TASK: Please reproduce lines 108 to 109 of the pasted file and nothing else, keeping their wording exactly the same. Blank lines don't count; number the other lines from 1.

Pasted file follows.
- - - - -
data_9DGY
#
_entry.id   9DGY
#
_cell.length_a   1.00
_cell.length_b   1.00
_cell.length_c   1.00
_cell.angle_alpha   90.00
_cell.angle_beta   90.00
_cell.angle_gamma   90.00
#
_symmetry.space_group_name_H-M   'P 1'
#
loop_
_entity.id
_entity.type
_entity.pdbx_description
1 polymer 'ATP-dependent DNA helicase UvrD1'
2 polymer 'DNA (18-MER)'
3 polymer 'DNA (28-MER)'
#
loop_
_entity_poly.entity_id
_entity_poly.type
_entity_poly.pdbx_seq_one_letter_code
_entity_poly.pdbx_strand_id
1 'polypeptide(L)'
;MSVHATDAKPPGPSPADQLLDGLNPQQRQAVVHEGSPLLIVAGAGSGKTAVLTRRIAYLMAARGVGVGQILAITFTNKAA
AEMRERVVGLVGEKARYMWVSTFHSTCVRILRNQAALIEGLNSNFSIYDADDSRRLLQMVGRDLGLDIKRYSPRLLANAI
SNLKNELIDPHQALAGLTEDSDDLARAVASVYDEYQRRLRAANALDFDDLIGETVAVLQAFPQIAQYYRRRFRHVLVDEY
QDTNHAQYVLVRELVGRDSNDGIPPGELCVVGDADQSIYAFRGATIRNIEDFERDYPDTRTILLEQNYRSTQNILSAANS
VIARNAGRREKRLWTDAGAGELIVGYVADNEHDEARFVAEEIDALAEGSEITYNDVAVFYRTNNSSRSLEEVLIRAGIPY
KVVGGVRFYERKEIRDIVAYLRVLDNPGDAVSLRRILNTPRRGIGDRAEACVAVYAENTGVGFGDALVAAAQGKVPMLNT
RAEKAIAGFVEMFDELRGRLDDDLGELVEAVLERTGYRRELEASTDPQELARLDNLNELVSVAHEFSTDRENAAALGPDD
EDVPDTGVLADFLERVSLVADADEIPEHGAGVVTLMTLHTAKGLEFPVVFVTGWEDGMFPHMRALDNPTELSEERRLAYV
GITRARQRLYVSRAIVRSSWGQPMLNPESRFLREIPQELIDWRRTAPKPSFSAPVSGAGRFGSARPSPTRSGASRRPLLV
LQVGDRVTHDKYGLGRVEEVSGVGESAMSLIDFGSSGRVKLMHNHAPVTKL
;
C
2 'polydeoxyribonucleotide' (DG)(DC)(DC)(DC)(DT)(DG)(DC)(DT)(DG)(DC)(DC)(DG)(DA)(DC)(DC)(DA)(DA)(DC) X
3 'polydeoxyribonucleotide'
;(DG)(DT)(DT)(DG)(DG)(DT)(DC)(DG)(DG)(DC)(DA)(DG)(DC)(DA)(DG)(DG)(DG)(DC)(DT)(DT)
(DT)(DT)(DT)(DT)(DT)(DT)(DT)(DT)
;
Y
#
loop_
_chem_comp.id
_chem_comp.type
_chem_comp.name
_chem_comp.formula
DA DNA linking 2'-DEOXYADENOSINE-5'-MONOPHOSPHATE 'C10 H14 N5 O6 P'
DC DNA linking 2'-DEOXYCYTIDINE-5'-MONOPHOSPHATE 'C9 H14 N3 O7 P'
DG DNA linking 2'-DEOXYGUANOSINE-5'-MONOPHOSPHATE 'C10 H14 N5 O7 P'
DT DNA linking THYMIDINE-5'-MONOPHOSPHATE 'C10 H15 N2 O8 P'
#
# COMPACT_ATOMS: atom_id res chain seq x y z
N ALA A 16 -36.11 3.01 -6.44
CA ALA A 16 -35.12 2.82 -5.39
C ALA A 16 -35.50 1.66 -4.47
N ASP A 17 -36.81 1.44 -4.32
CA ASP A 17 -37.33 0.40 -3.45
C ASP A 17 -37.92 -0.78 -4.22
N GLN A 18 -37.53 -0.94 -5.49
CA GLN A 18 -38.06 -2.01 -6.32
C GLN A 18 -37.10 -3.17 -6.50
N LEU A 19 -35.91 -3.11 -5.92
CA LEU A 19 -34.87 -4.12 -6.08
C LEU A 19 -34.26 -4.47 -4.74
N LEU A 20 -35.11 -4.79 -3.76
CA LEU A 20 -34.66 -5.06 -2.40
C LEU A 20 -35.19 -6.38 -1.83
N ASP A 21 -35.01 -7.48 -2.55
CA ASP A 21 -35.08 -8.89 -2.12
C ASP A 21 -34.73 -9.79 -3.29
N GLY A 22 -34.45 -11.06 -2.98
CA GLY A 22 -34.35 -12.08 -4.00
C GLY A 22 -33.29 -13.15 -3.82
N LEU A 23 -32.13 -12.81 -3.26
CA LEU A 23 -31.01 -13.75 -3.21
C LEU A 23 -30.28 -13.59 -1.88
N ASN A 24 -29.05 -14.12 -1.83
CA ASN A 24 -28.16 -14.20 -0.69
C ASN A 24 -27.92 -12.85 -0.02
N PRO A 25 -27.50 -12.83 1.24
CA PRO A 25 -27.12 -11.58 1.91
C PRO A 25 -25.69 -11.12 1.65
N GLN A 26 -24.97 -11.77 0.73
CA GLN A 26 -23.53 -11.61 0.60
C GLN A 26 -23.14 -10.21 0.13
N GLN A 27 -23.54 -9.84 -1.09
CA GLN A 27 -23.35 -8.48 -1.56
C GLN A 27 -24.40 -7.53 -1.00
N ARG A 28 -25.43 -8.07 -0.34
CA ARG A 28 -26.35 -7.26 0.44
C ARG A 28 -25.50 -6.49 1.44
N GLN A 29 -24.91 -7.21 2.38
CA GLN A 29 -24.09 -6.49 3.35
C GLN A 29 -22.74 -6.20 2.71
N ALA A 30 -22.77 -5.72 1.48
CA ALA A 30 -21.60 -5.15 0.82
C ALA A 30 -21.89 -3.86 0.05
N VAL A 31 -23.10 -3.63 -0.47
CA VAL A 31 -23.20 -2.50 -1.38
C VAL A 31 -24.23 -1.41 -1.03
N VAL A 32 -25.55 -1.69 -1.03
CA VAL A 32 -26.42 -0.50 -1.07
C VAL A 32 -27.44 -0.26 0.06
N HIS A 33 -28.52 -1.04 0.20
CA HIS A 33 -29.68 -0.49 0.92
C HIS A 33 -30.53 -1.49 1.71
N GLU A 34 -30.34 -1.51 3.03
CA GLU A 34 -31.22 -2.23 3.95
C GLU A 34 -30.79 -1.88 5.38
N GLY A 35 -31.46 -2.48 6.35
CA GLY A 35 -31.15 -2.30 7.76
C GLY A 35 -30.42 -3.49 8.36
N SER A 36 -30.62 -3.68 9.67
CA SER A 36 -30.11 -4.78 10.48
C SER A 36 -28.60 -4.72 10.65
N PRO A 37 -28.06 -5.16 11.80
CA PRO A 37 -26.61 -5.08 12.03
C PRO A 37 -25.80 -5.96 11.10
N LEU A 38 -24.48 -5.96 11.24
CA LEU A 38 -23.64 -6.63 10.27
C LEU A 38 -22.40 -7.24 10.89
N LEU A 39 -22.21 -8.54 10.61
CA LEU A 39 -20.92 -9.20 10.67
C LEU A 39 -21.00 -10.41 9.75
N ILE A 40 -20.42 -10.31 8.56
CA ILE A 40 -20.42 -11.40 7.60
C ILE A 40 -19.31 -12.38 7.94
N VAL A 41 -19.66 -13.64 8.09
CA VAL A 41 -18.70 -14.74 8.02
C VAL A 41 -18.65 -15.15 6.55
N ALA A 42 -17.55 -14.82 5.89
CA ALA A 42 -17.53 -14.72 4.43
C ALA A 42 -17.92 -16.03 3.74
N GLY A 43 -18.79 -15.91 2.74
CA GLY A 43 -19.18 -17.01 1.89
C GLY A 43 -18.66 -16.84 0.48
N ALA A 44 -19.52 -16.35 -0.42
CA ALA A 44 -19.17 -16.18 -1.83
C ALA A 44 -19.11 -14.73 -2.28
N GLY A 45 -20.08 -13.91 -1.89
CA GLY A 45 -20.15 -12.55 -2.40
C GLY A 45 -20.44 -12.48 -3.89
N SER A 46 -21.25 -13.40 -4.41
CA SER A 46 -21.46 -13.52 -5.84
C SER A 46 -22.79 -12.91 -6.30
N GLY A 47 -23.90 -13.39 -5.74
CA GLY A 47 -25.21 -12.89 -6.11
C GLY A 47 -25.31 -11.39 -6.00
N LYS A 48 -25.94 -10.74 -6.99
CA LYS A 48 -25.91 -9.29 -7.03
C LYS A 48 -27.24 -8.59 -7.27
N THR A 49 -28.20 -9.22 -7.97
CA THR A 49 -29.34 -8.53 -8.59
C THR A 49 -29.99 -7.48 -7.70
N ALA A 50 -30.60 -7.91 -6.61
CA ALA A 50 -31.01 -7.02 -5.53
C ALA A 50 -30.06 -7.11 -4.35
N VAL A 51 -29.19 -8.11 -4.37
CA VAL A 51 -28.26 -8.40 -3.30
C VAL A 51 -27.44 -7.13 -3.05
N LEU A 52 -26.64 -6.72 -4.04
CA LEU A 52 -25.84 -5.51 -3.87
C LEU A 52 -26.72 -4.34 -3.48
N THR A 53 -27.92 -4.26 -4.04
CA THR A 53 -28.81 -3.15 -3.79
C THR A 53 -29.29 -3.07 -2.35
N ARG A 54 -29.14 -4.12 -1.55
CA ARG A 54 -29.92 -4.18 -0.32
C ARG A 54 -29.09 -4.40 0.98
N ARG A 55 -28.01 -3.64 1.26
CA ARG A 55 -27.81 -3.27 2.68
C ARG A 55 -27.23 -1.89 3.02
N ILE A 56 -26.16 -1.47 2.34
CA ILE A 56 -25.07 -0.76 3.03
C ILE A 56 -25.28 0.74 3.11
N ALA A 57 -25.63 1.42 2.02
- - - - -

C VAL A 32 -27.44 -0.26 0.06
N HIS A 33 -28.52 -1.04 0.20